A first step in this process would be to develop a framework to allow a second-tier league to develop stable teams, able to survive financially in a first or second division.

    All the USSF rules spelled out in this article would attain these goals.

    I think, though, that a second division team would need a minimum of a 7-10 thousand seat stadium, expandable to a more seamless 15,000 seat league minimum for a MLS franchise.

    Will we be seeing a move by the MLS for such a League?

    I can see this as a likely expansion tool for the MLS. Lets hope they see it too!

  15. I’m also frustrated and puzzled by these moves, but I don’t think the 750k metro rule affects any of the current teams–even Rochester, San Juan and Raleigh are over a million.

    Were any small-market teams trying to move in?

  16. I think this shows how clueless the USSF is. I know it’s suppose to be a USA second division, but if having some teams in Canada and elsewhere are needed to keep the league afloat (even if it’s a little over 25 percent), so be it. And the 750,000 thing? Rochester and Vancouver are the two best teams in the league and they draw decent attendance. Maybe it’s good being in a small market since you are competing with less teams for attention. Meanwhile in two big markets in Miami and Tampa, no one gives a still gives a damn about soccer.

  17. The hardest thing to maintain here is the 75% rule. As things stand D-2 will have three foreign teams next year (Puerto Rico, Edmonton and Montreal) and only 8 American teams. This gives D-2 a less than 75% ratio. The NASL will have to prevent loosing all American teams AND either gain FC New York (doubtfull) or reincarnate Atlanta in order to have a viable league. Even if they do manage next year, this will still be a long term problem especially as USL and NASL have been looking to push into Canada (Hamilton, Ottawa, etc) and the Caribbean (Sevilla PR and Antigua).

  18. I think PR has an independent FA, so does the USSF count them as “US-based”? I heard elsewhere that they didn’t even attend the meeting because of the money issues, so it might be moot anyway. Too bad.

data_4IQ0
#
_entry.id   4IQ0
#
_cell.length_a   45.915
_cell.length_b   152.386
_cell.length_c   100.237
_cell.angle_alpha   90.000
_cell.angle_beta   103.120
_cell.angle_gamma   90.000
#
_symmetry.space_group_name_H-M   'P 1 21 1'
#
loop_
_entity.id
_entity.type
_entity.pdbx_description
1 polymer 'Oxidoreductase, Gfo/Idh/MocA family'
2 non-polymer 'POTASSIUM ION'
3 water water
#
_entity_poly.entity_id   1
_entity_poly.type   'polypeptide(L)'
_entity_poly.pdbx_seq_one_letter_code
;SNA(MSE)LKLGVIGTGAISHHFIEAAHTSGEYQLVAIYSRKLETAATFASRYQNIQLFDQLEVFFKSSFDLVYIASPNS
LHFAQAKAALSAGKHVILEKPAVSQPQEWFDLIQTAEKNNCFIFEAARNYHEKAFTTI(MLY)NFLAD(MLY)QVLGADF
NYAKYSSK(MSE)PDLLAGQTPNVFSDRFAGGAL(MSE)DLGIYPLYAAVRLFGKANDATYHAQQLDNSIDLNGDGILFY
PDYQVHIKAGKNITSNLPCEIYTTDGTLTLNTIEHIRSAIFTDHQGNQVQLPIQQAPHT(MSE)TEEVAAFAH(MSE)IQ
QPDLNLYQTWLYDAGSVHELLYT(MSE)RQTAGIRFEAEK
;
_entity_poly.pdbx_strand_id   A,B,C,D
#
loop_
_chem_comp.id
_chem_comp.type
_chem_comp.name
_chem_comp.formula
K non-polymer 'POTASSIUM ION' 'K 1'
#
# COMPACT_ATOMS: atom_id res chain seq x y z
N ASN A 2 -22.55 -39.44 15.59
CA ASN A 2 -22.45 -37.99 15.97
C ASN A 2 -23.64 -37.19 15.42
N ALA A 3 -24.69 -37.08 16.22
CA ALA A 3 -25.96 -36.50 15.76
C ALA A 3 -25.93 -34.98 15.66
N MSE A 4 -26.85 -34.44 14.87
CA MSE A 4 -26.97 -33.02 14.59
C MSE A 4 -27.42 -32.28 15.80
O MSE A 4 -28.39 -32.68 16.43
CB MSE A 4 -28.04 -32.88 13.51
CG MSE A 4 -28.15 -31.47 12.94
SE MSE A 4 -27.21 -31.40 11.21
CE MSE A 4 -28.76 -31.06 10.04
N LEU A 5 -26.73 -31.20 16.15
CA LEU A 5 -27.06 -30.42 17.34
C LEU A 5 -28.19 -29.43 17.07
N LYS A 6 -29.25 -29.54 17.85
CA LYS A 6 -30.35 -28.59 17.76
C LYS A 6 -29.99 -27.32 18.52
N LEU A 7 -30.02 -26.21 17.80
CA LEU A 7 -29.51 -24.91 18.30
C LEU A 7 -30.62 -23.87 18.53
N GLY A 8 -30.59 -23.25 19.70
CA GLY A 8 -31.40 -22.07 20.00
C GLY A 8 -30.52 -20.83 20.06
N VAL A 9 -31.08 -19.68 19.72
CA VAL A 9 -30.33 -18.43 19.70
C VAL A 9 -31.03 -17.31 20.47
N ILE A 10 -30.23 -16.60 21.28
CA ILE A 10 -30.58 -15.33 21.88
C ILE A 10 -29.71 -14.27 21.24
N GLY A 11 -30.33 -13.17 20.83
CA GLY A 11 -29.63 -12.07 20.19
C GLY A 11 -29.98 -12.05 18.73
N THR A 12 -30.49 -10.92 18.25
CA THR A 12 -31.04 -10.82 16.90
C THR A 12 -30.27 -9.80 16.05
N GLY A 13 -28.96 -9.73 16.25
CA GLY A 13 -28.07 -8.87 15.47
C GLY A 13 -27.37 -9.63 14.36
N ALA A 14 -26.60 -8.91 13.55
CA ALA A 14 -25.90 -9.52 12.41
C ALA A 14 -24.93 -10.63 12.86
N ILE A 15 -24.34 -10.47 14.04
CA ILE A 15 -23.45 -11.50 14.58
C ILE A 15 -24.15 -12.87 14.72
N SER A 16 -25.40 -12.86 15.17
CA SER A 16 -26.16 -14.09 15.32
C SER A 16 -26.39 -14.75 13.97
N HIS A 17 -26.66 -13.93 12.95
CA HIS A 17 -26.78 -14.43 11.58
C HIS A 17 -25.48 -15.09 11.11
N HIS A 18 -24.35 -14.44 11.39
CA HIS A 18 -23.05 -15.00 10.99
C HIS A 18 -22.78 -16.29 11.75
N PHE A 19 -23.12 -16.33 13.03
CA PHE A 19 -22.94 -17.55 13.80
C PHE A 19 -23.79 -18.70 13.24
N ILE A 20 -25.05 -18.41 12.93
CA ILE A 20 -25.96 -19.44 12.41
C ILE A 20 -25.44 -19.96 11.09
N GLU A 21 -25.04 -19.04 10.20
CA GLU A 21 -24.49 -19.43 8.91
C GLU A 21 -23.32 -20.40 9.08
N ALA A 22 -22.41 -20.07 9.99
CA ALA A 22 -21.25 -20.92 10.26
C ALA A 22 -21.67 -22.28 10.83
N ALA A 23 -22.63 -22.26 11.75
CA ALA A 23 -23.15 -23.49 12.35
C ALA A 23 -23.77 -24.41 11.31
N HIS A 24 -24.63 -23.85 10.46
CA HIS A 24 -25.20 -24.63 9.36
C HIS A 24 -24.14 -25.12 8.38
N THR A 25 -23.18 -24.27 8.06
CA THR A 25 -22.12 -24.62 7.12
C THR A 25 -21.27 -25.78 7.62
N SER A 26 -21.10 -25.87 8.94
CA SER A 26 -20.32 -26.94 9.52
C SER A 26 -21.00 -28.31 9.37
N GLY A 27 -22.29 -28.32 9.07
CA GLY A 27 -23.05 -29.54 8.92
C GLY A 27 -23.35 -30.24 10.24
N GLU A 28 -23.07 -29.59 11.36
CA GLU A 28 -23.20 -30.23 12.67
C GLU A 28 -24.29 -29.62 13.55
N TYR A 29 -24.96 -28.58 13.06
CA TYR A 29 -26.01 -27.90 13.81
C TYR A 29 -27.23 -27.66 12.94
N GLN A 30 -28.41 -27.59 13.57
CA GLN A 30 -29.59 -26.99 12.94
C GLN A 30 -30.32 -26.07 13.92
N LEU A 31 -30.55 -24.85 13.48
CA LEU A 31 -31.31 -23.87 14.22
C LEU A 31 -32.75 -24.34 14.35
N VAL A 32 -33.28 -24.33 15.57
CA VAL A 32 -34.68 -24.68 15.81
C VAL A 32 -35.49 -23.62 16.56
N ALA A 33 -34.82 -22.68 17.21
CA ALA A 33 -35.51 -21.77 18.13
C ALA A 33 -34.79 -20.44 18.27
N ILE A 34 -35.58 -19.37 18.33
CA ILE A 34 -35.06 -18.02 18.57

Hopefully they know what they are doing with this; it makes me nervous.

  19. Is this accepted by the NASL owners?

    NASL is commited to “aggresive expansion” into Canada, with Edmonton in next year, and Hamilton and Ottawa to effectively replace Vancouver and Montreal. Not that I think letting these teams in will violate any of the directives in the USSF D-2 guidelines.

  20. These rules should stabalize the teams and the league, while insuring that owners have the capital to pay their employees. To me they make since.

    I’ve one other rule I’d like to see adopted by the all leagues overseen by USSF…A similar rule as was approved by the EPL regarding the talent pool. EPL now requires a minimum of 8 players per team to be a Home Grown talent, or capable of representing the English/Wales/Irish National Teams.

    I’d give an exception/modification to teams located in foreign countries like Toronto FC where they have to have “X” amount of players from or capable of representing the Nation in which the team is located.

  21. I can’t figure out if USSF is trying to help, gut, or challenge D-2. My guess is they’re kinda like the government’s vehicle mpg mandates … they’re supposed “requirements,” but they keep backing them down to logical levels.

  22. Net worth is not the problem with the ACSTL owner (supposedly). His issue is liquidity, which would be a problem and is probably a better measure of an owner who should be eligible.

    I’m sure there would be more cases where somebody had a net worth of $20M+, but had most of it tied up elsewhere.

  23. This league has been on shaky ground for years. That’s the main reason why we’ve been seeing the best franchises (Portland, Vancouver, Seattle, Montreal) jump ship for MLS recently. Hopefully these recommendations, although tough, bring some much needed stability to the 2nd division.

  24. “Principal team owners must have an individual net worth of $20 million.”

    Does this pretty much kill off AC StL? I’d be interested to know if anyone has strong numbers on StL’s situation and if the new rules impact their ability to exist. Hope the club can continue, StL deserves a club.

  25. The next to last bullet should be 12 teams by the _sixth_ year.

    I’ve read the standards on IMS, and I think that these are good for U.S. Soccer to put in place and good for any D2 league that wants to be a legitimate league. A bit tough? Perhaps. But, I think, necessary.